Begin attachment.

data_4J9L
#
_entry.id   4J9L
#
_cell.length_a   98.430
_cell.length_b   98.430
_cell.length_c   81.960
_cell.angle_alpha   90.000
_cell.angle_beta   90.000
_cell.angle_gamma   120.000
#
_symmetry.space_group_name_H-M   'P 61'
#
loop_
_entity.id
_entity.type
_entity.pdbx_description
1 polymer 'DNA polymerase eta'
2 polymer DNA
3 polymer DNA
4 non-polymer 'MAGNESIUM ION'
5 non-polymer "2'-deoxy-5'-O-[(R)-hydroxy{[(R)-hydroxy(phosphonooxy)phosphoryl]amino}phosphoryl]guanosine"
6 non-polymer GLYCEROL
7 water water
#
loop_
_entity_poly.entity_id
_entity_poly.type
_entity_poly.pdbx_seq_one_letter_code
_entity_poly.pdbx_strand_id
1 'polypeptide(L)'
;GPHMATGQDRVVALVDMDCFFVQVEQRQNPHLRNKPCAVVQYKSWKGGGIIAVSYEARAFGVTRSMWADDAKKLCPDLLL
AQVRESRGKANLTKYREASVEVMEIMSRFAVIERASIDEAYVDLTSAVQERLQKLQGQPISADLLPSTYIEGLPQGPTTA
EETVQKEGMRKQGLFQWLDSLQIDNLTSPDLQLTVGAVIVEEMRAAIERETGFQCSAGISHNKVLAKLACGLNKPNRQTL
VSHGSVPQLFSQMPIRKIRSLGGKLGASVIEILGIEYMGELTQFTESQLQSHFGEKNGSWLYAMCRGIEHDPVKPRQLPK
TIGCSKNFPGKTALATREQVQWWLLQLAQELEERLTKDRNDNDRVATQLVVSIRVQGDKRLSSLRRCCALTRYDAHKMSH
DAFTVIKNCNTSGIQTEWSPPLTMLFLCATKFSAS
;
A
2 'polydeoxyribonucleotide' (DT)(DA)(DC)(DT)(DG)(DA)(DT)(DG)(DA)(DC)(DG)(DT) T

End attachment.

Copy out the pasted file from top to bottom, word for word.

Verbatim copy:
data_4J9L
#
_entry.id   4J9L
#
_cell.length_a   98.430
_cell.length_b   98.430
_cell.length_c   81.960
_cell.angle_alpha   90.000
_cell.angle_beta   90.000
_cell.angle_gamma   120.000
#
_symmetry.space_group_name_H-M   'P 61'
#
loop_
_entity.id
_entity.type
_entity.pdbx_description
1 polymer 'DNA polymerase eta'
2 polymer DNA
3 polymer DNA
4 non-polymer 'MAGNESIUM ION'
5 non-polymer "2'-deoxy-5'-O-[(R)-hydroxy{[(R)-hydroxy(phosphonooxy)phosphoryl]amino}phosphoryl]guanosine"
6 non-polymer GLYCEROL
7 water water
#
loop_
_entity_poly.entity_id
_entity_poly.type
_entity_poly.pdbx_seq_one_letter_code
_entity_poly.pdbx_strand_id
1 'polypeptide(L)'
;GPHMATGQDRVVALVDMDCFFVQVEQRQNPHLRNKPCAVVQYKSWKGGGIIAVSYEARAFGVTRSMWADDAKKLCPDLLL
AQVRESRGKANLTKYREASVEVMEIMSRFAVIERASIDEAYVDLTSAVQERLQKLQGQPISADLLPSTYIEGLPQGPTTA
EETVQKEGMRKQGLFQWLDSLQIDNLTSPDLQLTVGAVIVEEMRAAIERETGFQCSAGISHNKVLAKLACGLNKPNRQTL
VSHGSVPQLFSQMPIRKIRSLGGKLGASVIEILGIEYMGELTQFTESQLQSHFGEKNGSWLYAMCRGIEHDPVKPRQLPK
TIGCSKNFPGKTALATREQVQWWLLQLAQELEERLTKDRNDNDRVATQLVVSIRVQGDKRLSSLRRCCALTRYDAHKMSH
DAFTVIKNCNTSGIQTEWSPPLTMLFLCATKFSAS
;
A
2 'polydeoxyribonucleotide' (DT)(DA)(DC)(DT)(DG)(DA)(DT)(DG)(DA)(DC)(DG)(DT) T